Attention airlines: It’s high time to focus on communicating!

I’ve been traveling quite a bit lately (actually sitting on an American flight to Chicago as I write), and I’m finding the airlines have some serious work to do in their communications.

Let’s start with the behavioral side (the part that we hear and see as someone is speaking to us):

The pilot came on the PA system to give an update on our delay. In what was possibly the worst monotone voice I’ve EVER heard (keep in mind that I hear a lot of them), he explained:

Um, there was a, um, delay due to, um, bad, um, weather in Chicago, um. [Insert long, painful pause] Um, we, uh should be um, pulling away from the uh, gate, in about um, five minutes.”

I wish I could say I was exaggerating. I overheard the couple next to me saying that he sounded like he was falling asleep in the middle of his announcement. Awesome – a narcoleptic pilot. Perfect for a cross-country flight.

And on the content side (the words we say):

Flight status updates are basic — and brief. Why should there ever be an abstraction in them?  These announcements talk about low acceptance rates and flow control. How does that help me understand why I won’t be home in time to tuck my kids into bed? It’s simple. The pilots are cursed by their own knowledge.

Yes, we passengers want details and an explanation for what happened, but please speak in plain English. I have no clue what a low acceptance rate is. One flight attendant on another recent flight finally spoke up, “SFO usually operates two different runways, but they had to close one of them due to the nasty rain. Now they can’t land as many planes, things are backed up and we just have to wait our turn.” Ok, I get it now. Thanks for the translation.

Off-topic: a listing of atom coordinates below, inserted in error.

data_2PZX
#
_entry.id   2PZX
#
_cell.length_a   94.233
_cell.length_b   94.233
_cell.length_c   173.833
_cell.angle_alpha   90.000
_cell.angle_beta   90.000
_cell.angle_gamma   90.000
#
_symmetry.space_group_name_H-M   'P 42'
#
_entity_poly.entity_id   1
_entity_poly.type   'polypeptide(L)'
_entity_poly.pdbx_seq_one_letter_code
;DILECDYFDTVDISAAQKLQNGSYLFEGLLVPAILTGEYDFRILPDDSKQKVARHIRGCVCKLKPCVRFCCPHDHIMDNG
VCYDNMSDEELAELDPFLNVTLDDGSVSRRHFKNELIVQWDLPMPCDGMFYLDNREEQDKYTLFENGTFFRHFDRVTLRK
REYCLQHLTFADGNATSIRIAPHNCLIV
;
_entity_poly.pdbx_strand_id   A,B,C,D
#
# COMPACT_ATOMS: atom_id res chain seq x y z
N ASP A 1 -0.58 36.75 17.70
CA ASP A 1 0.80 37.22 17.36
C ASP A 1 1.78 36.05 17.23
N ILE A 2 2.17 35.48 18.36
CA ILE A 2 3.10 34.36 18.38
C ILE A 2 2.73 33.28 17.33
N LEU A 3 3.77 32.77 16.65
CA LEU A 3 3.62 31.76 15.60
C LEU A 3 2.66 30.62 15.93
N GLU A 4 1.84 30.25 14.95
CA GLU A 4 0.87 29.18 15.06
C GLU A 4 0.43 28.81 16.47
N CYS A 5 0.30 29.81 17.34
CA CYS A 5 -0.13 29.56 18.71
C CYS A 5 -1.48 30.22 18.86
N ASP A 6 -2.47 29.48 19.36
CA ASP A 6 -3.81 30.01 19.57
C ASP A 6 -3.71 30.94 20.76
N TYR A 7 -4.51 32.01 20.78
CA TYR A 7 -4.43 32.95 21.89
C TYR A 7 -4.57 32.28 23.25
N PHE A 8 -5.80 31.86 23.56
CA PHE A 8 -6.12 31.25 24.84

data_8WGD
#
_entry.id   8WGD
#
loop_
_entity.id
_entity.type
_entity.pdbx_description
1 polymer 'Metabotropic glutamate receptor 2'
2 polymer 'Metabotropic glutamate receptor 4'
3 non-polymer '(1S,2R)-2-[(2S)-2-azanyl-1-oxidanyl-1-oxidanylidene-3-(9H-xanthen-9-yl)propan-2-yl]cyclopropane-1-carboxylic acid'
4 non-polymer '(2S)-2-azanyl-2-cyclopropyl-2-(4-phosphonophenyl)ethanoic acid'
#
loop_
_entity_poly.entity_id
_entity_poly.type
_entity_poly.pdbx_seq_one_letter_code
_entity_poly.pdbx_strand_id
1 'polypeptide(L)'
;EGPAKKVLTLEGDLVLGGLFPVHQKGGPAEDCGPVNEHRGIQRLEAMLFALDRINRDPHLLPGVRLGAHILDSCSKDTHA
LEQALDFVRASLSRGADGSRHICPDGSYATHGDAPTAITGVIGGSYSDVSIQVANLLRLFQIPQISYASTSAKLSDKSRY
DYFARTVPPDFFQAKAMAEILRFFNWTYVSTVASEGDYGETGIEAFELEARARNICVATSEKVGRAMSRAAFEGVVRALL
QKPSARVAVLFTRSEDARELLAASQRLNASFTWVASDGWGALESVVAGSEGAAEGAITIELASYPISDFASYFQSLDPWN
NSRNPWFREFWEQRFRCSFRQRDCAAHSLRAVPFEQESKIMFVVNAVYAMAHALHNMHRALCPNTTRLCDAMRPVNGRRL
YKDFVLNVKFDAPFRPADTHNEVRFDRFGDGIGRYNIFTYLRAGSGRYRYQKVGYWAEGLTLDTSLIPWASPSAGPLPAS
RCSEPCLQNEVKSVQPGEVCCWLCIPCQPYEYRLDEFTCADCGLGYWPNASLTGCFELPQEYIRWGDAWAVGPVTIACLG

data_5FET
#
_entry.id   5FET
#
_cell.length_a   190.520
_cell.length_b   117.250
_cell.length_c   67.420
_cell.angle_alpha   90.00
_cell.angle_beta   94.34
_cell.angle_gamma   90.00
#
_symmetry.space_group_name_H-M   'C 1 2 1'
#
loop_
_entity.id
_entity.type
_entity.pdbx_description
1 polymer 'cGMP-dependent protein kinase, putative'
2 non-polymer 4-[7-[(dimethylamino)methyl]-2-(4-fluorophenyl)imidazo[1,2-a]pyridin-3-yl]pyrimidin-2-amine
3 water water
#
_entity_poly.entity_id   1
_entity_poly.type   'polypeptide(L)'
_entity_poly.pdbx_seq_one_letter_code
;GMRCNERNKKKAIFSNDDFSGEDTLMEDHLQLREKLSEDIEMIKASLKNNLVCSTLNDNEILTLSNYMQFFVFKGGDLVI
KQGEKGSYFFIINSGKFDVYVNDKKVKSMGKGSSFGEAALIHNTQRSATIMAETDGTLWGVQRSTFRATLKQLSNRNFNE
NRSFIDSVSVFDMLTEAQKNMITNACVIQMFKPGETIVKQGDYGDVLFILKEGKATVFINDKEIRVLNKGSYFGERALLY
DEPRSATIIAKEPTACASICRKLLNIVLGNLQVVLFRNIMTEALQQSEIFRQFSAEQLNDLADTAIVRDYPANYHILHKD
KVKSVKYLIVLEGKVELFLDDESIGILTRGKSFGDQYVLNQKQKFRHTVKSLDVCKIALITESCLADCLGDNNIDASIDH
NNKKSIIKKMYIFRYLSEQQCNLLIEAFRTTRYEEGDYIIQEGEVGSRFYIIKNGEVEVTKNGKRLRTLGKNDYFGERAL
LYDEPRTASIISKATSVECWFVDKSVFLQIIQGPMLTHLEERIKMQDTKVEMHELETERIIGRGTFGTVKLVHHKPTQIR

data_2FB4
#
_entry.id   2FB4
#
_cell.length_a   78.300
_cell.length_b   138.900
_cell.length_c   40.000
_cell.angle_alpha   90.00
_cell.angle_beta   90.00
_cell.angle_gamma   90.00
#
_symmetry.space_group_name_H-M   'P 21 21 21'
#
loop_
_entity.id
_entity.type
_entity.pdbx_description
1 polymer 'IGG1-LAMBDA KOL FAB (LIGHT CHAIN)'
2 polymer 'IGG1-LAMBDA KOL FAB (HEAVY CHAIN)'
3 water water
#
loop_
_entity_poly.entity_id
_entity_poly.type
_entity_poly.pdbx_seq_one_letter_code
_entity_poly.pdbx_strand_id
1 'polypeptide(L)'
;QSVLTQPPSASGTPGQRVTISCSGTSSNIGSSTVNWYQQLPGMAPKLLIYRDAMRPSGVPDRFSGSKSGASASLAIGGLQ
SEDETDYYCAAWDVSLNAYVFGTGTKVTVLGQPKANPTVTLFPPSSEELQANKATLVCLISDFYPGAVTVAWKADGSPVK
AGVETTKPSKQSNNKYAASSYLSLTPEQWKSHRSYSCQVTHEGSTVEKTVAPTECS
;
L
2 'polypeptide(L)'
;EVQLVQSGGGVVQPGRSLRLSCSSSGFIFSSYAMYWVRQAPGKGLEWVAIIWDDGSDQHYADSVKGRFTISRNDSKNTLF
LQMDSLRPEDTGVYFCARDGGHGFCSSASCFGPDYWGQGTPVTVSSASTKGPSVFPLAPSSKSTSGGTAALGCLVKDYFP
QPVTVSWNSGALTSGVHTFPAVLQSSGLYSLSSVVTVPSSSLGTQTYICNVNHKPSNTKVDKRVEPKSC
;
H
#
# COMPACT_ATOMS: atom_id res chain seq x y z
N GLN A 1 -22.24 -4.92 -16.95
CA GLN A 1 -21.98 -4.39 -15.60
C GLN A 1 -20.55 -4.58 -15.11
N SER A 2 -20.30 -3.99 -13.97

So what?

We’re a lot like these pilots. Many of us don’t consider ourselves to be public speakers. But we’re ALWAYS public speaking (there’s really not much private speaking going on). If you’ve got a high-stakes presentation, you probably work pretty hard at both what you’re going to say and how you’re going to say it. But those are rare moments. How are you working on your daily communications? In your one-on-ones, staff meetings, on a conference call, and even over the PA system.

Time for a self-check: how do you come across on a conference call?

The good news is that you can always be practicing. Pros are always in school, constantly working to get better. Get feedback (an audio recorder and/or a trusted colleague work great) and start tweaking and testing.

[Note that Southwest, Jet Blue and Virgin America are far better in these interactions – primarily because they make them conversational, both in behavior and content. They don’t fill them with jargon. Rather, they just tell it like it is, and have fun with it too – a little of that goes a long way on the tarmac.]

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